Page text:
Australia’s Aborigine Women’s Group has Solution to Improve Community Health

(3BL Media/Justmeans) - Australia’s Aborigines have the worst health statistics and living conditions of any Indigenous group in the world, despite living in one of its richest countries. An Indigenous Australian will die, on average, 17 years younger than a non-Indigenous Australian. Aboriginal women experience poor health and have many responsibilities as mothers, grandmothers, sisters, daughters, wives and partners; most commonly it is these women who have the main responsibility for looking after the health of other family members.

Interestingly, there is no term in Indigenous languages for health, as it is understood by us in western society. Their perspective on health is holistic, encompassing everything important in a person’s life, including land, environment, physical body, community, relationships, and law. Health is the social, emotional, and cultural wellbeing of the whole community. The concept is therefore linked to the sense of being Indigenous, which is why this following story about a group of women in place called Elcho Island, in Australia is fascinating and inspiring.

The women here all suffer from health issues, have been driven to find a solution, and have found one: to build a health retreat. This retreat will allow them to experience and learn about nutrition, share and take the knowledge learnt back into their community. This idea for a health retreat comes from the story of Dianne Biritjalawuy, a community leader who made the difficult journey back from the brink of serious health issues. In response to an acute health scare that left Dianne wheelchair bound with heart disease and uncontrolled diabetes, a friend offered to cook for Dianne, so that she could recover through healthy eating.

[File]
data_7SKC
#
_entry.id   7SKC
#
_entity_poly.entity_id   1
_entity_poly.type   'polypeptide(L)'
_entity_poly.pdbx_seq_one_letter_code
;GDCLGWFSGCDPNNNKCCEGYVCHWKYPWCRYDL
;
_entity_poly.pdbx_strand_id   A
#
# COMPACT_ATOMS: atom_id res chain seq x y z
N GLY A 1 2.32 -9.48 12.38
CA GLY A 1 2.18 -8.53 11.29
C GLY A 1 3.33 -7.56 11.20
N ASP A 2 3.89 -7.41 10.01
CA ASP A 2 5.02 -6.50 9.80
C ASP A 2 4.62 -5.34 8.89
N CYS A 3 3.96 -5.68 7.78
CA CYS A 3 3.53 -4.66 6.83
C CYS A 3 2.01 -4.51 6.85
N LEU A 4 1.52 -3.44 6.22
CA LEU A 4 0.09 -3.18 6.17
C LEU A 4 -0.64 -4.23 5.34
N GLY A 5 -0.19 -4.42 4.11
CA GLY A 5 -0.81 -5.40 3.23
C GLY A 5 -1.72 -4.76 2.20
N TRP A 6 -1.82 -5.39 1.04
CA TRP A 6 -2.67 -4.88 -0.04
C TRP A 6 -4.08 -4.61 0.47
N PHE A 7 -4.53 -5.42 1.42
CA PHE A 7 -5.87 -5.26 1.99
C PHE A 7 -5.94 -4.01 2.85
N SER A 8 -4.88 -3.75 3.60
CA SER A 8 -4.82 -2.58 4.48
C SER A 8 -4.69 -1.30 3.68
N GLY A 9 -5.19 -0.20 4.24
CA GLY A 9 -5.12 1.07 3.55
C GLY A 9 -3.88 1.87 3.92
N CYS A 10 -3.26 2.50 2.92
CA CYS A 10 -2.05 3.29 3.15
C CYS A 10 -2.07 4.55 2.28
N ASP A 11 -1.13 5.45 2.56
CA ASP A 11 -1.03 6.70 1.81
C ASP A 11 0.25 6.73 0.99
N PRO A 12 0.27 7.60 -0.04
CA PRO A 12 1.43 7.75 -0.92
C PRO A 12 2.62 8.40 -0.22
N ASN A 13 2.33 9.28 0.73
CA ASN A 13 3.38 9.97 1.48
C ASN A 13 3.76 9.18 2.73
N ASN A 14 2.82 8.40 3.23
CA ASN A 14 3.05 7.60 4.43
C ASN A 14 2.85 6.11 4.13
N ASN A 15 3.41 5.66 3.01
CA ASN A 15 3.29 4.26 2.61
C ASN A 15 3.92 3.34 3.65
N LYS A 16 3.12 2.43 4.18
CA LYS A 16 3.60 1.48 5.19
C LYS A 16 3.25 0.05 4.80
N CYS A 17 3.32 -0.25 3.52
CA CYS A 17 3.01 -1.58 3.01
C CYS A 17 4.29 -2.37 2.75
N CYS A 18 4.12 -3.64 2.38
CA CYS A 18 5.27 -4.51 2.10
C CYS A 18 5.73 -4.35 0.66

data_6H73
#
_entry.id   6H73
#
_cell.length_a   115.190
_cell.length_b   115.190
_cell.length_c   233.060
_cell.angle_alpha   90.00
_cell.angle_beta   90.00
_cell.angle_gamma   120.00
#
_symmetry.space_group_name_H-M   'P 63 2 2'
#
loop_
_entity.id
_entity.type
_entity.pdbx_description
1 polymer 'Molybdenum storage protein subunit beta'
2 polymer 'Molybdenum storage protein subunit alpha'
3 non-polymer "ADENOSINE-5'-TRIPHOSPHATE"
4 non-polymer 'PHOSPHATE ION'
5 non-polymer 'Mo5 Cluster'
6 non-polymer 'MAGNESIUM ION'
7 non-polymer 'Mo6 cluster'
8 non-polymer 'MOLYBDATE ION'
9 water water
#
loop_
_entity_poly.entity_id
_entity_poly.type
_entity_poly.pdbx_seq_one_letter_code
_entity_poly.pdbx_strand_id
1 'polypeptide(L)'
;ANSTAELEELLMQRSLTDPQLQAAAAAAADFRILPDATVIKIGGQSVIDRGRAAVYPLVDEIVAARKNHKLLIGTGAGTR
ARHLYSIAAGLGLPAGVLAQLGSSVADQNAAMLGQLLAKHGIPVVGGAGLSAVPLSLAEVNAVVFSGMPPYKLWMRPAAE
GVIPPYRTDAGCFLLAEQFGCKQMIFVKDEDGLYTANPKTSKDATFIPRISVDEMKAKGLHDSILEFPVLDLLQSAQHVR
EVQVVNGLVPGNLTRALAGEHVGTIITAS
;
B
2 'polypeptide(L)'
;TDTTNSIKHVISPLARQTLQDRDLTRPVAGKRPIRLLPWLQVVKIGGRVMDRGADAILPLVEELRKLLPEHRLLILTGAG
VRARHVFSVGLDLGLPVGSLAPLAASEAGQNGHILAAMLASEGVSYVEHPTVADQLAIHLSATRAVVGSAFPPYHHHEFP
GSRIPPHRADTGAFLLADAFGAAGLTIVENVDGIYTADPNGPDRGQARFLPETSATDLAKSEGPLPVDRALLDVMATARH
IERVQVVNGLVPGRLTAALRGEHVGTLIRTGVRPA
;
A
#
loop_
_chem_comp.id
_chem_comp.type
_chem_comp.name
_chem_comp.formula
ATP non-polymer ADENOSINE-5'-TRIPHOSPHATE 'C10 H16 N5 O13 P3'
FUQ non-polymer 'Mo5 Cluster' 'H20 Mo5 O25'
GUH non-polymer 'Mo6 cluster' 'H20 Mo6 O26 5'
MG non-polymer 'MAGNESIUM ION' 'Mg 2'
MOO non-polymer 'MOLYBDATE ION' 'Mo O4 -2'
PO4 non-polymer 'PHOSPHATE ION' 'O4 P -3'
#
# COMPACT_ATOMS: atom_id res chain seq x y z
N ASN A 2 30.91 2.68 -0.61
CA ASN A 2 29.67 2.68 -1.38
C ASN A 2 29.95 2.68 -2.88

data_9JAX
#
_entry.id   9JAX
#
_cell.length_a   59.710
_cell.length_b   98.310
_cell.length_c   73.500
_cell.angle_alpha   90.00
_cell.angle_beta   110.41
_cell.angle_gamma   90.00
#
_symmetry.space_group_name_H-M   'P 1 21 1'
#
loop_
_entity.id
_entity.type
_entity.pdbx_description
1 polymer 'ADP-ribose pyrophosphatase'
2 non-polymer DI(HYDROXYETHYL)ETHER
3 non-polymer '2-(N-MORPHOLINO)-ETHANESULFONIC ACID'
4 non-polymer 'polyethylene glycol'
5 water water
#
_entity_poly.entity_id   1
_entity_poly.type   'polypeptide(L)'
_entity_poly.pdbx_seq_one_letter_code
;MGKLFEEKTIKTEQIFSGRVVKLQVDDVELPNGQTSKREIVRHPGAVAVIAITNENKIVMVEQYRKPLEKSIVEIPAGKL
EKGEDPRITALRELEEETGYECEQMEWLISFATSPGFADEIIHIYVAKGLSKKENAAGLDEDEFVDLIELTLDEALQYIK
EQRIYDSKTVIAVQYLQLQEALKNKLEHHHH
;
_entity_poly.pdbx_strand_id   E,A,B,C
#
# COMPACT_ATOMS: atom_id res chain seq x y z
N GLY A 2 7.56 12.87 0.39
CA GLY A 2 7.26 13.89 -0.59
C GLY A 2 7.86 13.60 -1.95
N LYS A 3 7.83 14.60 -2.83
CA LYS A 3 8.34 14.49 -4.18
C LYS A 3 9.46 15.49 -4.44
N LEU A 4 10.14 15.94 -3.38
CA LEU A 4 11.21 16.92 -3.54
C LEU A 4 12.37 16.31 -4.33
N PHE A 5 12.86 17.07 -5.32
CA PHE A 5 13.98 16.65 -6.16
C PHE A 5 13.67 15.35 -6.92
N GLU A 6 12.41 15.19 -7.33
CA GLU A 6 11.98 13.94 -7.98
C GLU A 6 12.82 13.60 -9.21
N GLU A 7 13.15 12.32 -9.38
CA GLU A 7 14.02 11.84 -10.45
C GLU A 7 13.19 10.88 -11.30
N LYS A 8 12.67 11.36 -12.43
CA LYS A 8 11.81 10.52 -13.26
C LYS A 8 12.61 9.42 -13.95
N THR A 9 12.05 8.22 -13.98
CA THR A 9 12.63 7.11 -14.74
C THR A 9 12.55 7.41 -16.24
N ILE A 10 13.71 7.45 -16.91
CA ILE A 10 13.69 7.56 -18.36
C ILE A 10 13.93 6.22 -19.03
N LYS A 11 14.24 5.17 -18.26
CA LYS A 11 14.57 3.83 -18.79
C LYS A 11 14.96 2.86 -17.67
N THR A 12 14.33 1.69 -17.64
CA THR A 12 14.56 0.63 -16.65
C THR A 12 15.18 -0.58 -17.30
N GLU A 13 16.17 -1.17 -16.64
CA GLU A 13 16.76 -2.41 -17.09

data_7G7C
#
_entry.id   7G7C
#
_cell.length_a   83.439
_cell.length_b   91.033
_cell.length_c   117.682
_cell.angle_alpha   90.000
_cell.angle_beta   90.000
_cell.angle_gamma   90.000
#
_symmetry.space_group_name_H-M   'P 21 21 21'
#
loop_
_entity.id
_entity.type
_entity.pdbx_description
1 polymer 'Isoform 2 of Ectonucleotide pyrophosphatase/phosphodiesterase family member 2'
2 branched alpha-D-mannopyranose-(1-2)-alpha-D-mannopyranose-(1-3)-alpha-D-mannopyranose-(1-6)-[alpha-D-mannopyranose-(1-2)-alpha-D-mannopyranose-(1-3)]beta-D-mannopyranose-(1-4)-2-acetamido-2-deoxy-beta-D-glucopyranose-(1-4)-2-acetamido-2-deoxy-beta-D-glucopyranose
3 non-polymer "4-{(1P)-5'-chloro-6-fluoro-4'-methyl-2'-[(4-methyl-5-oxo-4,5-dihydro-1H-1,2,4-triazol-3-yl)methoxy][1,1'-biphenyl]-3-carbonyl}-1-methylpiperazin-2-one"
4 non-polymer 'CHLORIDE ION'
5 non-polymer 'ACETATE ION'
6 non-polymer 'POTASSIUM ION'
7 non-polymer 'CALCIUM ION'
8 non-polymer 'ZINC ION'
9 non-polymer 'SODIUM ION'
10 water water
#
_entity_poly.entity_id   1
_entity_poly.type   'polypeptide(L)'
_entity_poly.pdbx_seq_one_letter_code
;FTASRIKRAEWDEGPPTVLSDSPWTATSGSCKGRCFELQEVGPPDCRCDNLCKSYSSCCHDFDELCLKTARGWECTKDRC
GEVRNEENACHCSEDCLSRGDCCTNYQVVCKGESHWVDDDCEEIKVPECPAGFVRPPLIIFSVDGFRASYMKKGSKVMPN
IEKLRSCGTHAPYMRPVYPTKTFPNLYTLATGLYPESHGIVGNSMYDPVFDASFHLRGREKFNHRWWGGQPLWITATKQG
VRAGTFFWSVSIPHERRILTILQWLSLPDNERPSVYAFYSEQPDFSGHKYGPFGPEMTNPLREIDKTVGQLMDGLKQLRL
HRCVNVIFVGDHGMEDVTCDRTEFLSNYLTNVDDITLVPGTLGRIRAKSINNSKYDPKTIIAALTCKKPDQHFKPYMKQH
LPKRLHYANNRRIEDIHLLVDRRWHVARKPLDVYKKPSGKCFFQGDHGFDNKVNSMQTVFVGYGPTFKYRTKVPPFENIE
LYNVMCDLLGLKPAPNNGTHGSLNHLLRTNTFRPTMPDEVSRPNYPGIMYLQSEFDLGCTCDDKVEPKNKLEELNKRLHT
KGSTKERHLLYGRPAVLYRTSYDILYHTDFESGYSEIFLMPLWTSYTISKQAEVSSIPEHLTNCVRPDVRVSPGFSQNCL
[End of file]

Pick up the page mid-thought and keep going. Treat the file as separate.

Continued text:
Dianne’s recovery was incredible, going from being unable to walk short distances and feeling extremely breathless to experiencing new levels of energy and vitality. Empowered to understand she could transform her own health, Diane was keen for more information and tools to continue this new way of living and was supported with education, cooking lessons and help to access healthy food options not usually available in her remote community. 

Dianne’s recovery was so profound that other community members wanted to learn about the power of nutrition. It created a chain reaction where a group of nine women are now actively seeking support to experience the benefits in their own health.  They want to travel to an established health retreat for intensive training as they know they need to start with their own health, to be catalysts for healing in their community.

However, their innovative thinking does not stop there, as they want to create their own health retreat within their community to benefit others, incorporating their own traditional knowledge with the best that modern nutrition has to offer. They have created an online campaign to help realise this community dream.
   

Photo Credit: Start Some Good